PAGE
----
The Raytheon Maverick is the most common electro optical guided missile. As a heavy anti-tank missile it has among its various marks guidance systems such as electro-optical (AGM-65A), imaging infrared (AGM-65D), and laser homing (AGM-65E). The first two, by guiding themselves based on the visual or IR scene of the target, are fire-and-forget in that the pilot can release the weapon and it will guide itself to the target without further input, which allows the delivery aircraft to manoeuvre to escape return fire. The Pakistani NESCOM H-2 MUPSOW and H-4 MUPSOW is an electro-optical (IR imaging and television guided) is a drop and forget precision-guided glide bomb. The Israeli Elbit Opher is also an IR imaging "drop and forget" guided bomb that has been reported to be considerably cheaper than laser-homing bombs and can be used by any aircraft, not requiring specialized wiring for a laser designator or for another aircraft to illuminate the target. During NATO's air campaign in 1999 in Kosovo the new Italian AF AMX employed the Opher.
In 1962, the US Army began research into laser guidance systems and by 1967 the USAF had conducted a competitive evaluation leading to full development of the world's first laser-guided bomb, the BOLT-117, in 1968. All such bombs work in much the same way, relying on the target being illuminated, or "painted," by a laser target designator on the ground or on an aircraft. They have the significant disadvantage of not being usable in poor weather where the target illumination cannot be seen, or where a target designator cannot get near the target. The laser designator sends its beam in a coded series of pulses so the bomb cannot be confused by an ordinary laser, and also so multiple designators can operate in reasonable proximity.
Originally the project began as a surface to air missile seeker developed by Texas Instruments. When TI executive Glenn E. Penisten attempted to sell the new technology to the Air Force they inquired if it could instead be used as a ground attack system to overcome problems they were having with accuracy of bombing in Vietnam. After 6 attempts the weapon improved accuracy from 148 to 10 ft (50 to 3 m) and greatly exceeded the design requirements. The system was sent to Vietnam and performed well. Without the existence of tracking pods they had to be aimed using a hand held laser from the back seat of an F-4 Phantom, but still performed well. Eventually over 28,000 were dropped during the war.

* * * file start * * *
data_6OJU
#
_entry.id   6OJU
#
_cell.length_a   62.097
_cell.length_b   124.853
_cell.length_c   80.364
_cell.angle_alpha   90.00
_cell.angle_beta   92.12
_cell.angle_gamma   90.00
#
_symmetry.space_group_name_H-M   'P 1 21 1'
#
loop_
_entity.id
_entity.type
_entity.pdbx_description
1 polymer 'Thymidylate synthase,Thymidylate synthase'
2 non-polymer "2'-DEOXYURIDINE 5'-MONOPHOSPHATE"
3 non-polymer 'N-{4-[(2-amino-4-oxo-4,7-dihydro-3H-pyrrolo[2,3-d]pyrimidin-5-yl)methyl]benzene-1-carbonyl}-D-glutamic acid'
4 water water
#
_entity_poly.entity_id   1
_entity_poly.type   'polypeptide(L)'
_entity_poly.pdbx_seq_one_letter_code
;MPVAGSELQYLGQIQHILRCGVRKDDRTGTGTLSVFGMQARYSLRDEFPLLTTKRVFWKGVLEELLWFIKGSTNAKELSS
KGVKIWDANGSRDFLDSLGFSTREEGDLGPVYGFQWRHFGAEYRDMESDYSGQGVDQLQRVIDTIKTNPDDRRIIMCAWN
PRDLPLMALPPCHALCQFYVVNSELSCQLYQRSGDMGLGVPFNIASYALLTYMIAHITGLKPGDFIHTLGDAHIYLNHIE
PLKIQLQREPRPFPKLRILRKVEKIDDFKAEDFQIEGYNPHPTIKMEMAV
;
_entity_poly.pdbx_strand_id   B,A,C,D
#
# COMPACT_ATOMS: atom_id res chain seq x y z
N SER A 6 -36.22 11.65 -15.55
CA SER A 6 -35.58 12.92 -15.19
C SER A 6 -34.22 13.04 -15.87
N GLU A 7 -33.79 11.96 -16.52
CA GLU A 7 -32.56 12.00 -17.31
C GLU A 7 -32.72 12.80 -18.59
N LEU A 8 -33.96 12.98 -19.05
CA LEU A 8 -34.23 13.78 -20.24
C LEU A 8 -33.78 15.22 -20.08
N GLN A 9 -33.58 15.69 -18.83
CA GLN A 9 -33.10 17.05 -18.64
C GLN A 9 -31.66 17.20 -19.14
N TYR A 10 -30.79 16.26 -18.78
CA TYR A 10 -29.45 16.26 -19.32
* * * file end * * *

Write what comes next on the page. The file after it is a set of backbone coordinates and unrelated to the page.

Laser-guided weapons did not become commonplace until the advent of the microchip. They made their practical debut in Vietnam, where on 13 May 1972 they were used in the second successful attack on the Thanh Hóa Bridge ("Dragon's Jaw"). This structure had previously been the target of 800 American sorties (using unguided weapons) and was partially destroyed in each of two successful attacks, the other being on 27 April 1972 using Walleyes.
They were used, though not on a large scale, by the British forces during the 1982 Falklands War. The first large-scale use of smart weapons came in the early 1990s during Operation Desert Storm when they were used by coalition forces against Iraq. Even so, most of the air-dropped ordnance used in that war was "dumb," although the percentages are biased by the large use of various (unguided) cluster bombs. Laser-guided weapons were used in large numbers during the 1999 Kosovo War, but their effectiveness was often reduced by the poor weather conditions prevalent in the southern Balkans.
There are two basic families of laser-guided bombs in American (and American-sphere) service: the Paveway II and the Paveway III. The Paveway III guidance system is more aerodynamically efficient and so has a longer range, however it is more expensive. Paveway II 500 lb (230 kg) LGBs (such as GBU-12) are a cheaper lightweight PGM suitable for use against vehicles and other small targets, while a Paveway III 2,000 lb (910 kg) penetrator (such as GBU-24) is a more expensive weapon suitable for use against high-value targets. GBU-12s were used to great effect in the first Gulf War, dropped from F-111F aircraft to destroy Iraqi armored vehicles in a process informally referred to by pilots as "tank plinking."
AGM-123 Skipper II is a short-range laser-guided missile developed by the United States Navy. The Skipper was intended as an anti-ship weapon, capable of disabling the largest vessels with a 1,000 lb (450 kg) impact-fuzed warhead. It is composed of a Mark 83 bomb fitted with a Paveway guidance kit and two Mk 78 solid propellant rockets that fire upon launch.
Sudarshan is an Indian laser-guided bomb kit, developed by Aeronautical Development Establishment (ADE), a DRDO lab with technological support from another DRDO lab Instruments Research and Development Establishment (IRDE), for the Indian Air Force (IAF).
LS PGB is a family of Chinese GPS+INS or laser guided munitions.